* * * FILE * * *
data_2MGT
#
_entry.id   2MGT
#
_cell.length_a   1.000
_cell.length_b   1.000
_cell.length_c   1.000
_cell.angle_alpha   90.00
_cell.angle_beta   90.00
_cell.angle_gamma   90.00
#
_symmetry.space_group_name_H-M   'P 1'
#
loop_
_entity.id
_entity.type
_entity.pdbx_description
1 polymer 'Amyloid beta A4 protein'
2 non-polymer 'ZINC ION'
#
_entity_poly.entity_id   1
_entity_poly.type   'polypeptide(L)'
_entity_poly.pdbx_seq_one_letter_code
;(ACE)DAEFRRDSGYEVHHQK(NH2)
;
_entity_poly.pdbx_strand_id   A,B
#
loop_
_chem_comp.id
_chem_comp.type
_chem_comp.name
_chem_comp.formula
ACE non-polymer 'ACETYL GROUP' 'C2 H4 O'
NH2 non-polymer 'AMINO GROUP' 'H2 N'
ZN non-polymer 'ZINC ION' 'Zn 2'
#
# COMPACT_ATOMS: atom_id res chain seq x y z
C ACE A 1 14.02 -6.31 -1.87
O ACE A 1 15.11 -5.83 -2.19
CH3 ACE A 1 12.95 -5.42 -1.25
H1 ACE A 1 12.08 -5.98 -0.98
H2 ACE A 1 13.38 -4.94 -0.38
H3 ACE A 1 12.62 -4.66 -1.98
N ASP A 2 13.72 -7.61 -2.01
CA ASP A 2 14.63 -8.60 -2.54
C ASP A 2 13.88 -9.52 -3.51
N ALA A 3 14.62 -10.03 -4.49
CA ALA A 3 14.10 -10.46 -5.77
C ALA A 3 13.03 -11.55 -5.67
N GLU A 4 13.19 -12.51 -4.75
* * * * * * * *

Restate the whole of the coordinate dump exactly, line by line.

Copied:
data_2MGT
#
_entry.id   2MGT
#
_cell.length_a   1.000
_cell.length_b   1.000
_cell.length_c   1.000
_cell.angle_alpha   90.00
_cell.angle_beta   90.00
_cell.angle_gamma   90.00
#
_symmetry.space_group_name_H-M   'P 1'
#
loop_
_entity.id
_entity.type
_entity.pdbx_description
1 polymer 'Amyloid beta A4 protein'
2 non-polymer 'ZINC ION'
#
_entity_poly.entity_id   1
_entity_poly.type   'polypeptide(L)'
_entity_poly.pdbx_seq_one_letter_code
;(ACE)DAEFRRDSGYEVHHQK(NH2)
;
_entity_poly.pdbx_strand_id   A,B
#
loop_
_chem_comp.id
_chem_comp.type
_chem_comp.name
_chem_comp.formula
ACE non-polymer 'ACETYL GROUP' 'C2 H4 O'
NH2 non-polymer 'AMINO GROUP' 'H2 N'
ZN non-polymer 'ZINC ION' 'Zn 2'
#
# COMPACT_ATOMS: atom_id res chain seq x y z
C ACE A 1 14.02 -6.31 -1.87
O ACE A 1 15.11 -5.83 -2.19
CH3 ACE A 1 12.95 -5.42 -1.25
H1 ACE A 1 12.08 -5.98 -0.98
H2 ACE A 1 13.38 -4.94 -0.38
H3 ACE A 1 12.62 -4.66 -1.98
N ASP A 2 13.72 -7.61 -2.01
CA ASP A 2 14.63 -8.60 -2.54
C ASP A 2 13.88 -9.52 -3.51
N ALA A 3 14.62 -10.03 -4.49
CA ALA A 3 14.10 -10.46 -5.77
C ALA A 3 13.03 -11.55 -5.67
N GLU A 4 13.19 -12.51 -4.75